Until then, the Sox have to deal with Tampa once more tonight before taking Thursday off to recharge in preparation for the New York nine.

There will be more to say in a little while, but for now, thanks to El Guapo's Ghost for mentioning us here (again). If I ever take another week long unannounced sabbatical, swing on over to the Ghost to see what thought-provoking commentary he has up. I don't always agree, but its always a good read.

Wednesday, September 05, 2007


The bullpen picked a good game to blow. Getting all of that out of their systems now before the playoffs is fine with me. The Sox held a 4-3 lead, but by the time My Man Manny Delcarmen and Hideki Okajima were done with it, it was a 6-4 deficit. Delcarmen gave up a game tying solo homer to Troy Glaus and Okajima gave up a two run shot to Vernon Wells in the ninth to lose it.

Schilling pitched a fine game, but the Sox offense never got going. A disappointing loss, but ultimately one that shouldn't matter much.

As I stated in the head line, the Sox are going to make the playoffs. With 22 games remaining for the Boston nine, they hold a 6.0 game lead over New York. However, should New York pass us through some miracle, the Sox would still make the Wild Card as they hold a 9.0 game lead over Seattle and theres no way they’ll blow a nine game lead with 22 to go. That’s not happening.

Happy Playoffs, everyone!!

That’s the good news. The bad news is that after tonight it'll take a minor miracle to keep the Yankees out of the playoffs. New York beat Seattle (again) to put themselves up 3.0 games on the fading Mariners. They are 3.5 games up on Detroit as well. New York has 22 games remaining. They aren't going to catch Boston, but they’ll have to have quite a collapse to miss the playoffs.

Come to think of it, this entirely clears up the American League playoff picture. New York will be the Wild Card entrant, while Boston, Cleveland, and Los Angeles will win their divisions. The only thing remaining is the final standings in order to rank the four teams above.

As it stands now, the Red Sox hold the best record in the league. They lead LA by 1.5 games, and Cleveland by 2.5. This means that the Red Sox would face New York in the first round of playoffs.

But, because the Wild Card team can't begin the playoffs by playing a team in their own division, the Red Sox would instead play Cleveland while the Yankees would play Los Angeles. Actually, even if the Angels pass Boston, the match up would remain the same (BOS/CLE and LA/NY) in the first round. The only difference would be home field advantage in the ALCS if both Boston and LA won their series.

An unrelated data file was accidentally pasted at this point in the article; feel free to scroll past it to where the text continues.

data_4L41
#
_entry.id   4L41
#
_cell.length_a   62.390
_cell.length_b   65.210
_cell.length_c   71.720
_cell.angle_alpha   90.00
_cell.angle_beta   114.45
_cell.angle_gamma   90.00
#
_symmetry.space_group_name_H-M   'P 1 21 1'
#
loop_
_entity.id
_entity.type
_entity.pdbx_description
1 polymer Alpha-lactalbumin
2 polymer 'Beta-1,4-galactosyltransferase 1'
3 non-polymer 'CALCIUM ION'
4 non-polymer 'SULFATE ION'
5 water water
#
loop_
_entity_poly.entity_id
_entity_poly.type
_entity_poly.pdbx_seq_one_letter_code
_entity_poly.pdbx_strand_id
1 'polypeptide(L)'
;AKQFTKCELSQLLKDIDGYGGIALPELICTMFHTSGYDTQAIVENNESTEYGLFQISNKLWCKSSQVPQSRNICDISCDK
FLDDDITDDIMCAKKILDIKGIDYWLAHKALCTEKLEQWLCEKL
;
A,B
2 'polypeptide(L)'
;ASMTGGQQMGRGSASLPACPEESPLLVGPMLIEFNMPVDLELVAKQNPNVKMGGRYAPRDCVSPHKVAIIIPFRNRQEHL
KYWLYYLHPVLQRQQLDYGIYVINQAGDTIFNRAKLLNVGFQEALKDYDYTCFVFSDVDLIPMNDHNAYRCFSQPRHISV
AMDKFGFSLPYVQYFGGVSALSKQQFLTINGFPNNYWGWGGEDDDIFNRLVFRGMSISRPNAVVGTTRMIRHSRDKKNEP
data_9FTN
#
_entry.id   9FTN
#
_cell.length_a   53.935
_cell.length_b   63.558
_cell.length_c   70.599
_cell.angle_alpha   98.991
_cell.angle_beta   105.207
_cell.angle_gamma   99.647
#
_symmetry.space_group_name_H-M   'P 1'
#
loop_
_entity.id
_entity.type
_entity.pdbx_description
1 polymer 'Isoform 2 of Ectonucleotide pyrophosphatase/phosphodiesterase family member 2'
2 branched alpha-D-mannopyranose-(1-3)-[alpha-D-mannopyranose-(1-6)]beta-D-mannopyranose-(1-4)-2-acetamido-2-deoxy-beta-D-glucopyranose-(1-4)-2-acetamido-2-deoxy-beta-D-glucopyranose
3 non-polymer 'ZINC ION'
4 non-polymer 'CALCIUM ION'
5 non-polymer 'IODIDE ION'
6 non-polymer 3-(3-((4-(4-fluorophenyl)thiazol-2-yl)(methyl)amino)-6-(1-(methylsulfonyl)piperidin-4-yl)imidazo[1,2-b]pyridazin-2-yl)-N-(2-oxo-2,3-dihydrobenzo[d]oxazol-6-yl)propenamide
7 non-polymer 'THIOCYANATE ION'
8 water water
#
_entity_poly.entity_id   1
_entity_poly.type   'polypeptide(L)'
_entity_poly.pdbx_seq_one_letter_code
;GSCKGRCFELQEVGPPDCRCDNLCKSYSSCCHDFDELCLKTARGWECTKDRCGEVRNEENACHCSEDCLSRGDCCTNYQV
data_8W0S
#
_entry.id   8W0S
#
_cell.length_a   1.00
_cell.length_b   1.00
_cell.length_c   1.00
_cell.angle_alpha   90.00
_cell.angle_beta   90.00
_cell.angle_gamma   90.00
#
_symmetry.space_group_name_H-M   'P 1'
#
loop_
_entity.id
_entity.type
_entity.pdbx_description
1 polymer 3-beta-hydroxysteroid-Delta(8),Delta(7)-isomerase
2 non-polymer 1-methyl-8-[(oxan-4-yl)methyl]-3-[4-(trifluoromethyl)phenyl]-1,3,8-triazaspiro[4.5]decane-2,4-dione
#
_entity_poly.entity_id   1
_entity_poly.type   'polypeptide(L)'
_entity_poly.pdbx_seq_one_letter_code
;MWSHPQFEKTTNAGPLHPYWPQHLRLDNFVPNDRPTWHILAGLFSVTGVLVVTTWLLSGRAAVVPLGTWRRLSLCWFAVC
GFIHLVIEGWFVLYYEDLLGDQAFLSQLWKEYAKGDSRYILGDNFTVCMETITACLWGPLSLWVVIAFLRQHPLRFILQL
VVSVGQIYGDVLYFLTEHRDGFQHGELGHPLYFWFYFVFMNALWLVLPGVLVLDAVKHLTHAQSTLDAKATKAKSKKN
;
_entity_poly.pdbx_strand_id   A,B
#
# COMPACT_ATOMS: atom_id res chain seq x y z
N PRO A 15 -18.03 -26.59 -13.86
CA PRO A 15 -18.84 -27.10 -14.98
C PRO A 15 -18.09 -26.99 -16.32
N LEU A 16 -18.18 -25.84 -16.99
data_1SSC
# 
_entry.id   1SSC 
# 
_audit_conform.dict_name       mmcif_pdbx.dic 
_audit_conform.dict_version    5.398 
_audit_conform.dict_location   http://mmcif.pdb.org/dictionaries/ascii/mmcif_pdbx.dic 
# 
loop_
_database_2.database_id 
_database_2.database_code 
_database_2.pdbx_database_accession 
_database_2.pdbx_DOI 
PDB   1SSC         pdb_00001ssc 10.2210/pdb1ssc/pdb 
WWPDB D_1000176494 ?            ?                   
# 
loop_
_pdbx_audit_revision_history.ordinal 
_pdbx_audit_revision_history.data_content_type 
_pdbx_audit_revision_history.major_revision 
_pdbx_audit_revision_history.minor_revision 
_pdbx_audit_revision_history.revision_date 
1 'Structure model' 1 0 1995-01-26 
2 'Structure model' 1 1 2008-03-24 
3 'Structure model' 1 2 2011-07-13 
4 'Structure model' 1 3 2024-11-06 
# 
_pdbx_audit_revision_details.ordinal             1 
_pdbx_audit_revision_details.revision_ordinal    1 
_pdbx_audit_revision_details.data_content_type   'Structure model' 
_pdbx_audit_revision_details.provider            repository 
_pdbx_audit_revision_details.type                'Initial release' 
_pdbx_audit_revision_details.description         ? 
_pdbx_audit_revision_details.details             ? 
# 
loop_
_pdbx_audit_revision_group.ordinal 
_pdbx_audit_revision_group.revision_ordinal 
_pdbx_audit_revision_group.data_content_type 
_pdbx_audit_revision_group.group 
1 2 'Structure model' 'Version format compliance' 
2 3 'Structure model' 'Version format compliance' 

Both series would be interesting, not the least bit because New York historically (as in the last five years) has trouble with LA, and the Red Sox are facing the team on the biggest roll right now. In their last ten games Cleveland is 9 and 1.

At this point, and given there is about 20 games to go so things can change, I'd rather face the Angels in the first round. I think the Yankees are more vulnerable in a longer series and I’d rather face them in the seven game ALCS.

AL East: ITS OURS, BABY!!! Sox up by 6 with 22 to play for.

Tomorrow (Thursday): The Sox start a four gamer in beautiful Charm City. Tim Wakefield goes for Boston, Garrett Olson (of the 7 run ERA Olsons) for the Orioles. Game time is the ever predictable 7:05pm EST


To my eye, Josh Beckett threw one really bad pitch last night and it cost him three runs. That really bad pitch came to Matt Stairs with two runners on, and Stairs hit it out of the park for a three run homer. That’s where the damage started but, to Beckett’s credit, that’s also where it ended. The Sox were able to score more than three runs off Jay’s ace Roy Halladay and win 5-3.

This is the difference between 2007 Josh Beckett and 2006 Josh Beckett. 2007JB gives up the homer but keeps it to that. 2006JB would’ve gotten angry and started throwing fastballs harder and harder. That might have worked on a few batters, but the ultimate result of abandoning your secondary pitches is that hitters know whats coming, and with few exceptions (Mariano Rivera being one) when a major league hitter knows whats coming it doesn’t work out well for the pitcher.

One of the more exciting developments in the game was the continued emergence of the team’s power. The Sox hit two homers last night, one by Jacoby Ellsbury and one by Kevin Youkilis. Youkilis, who doesn’t need to hit homers to be an effective player though it doesn’t hurt, hit a solo shot while Ellsbury who falls into the same category hit a two run homer.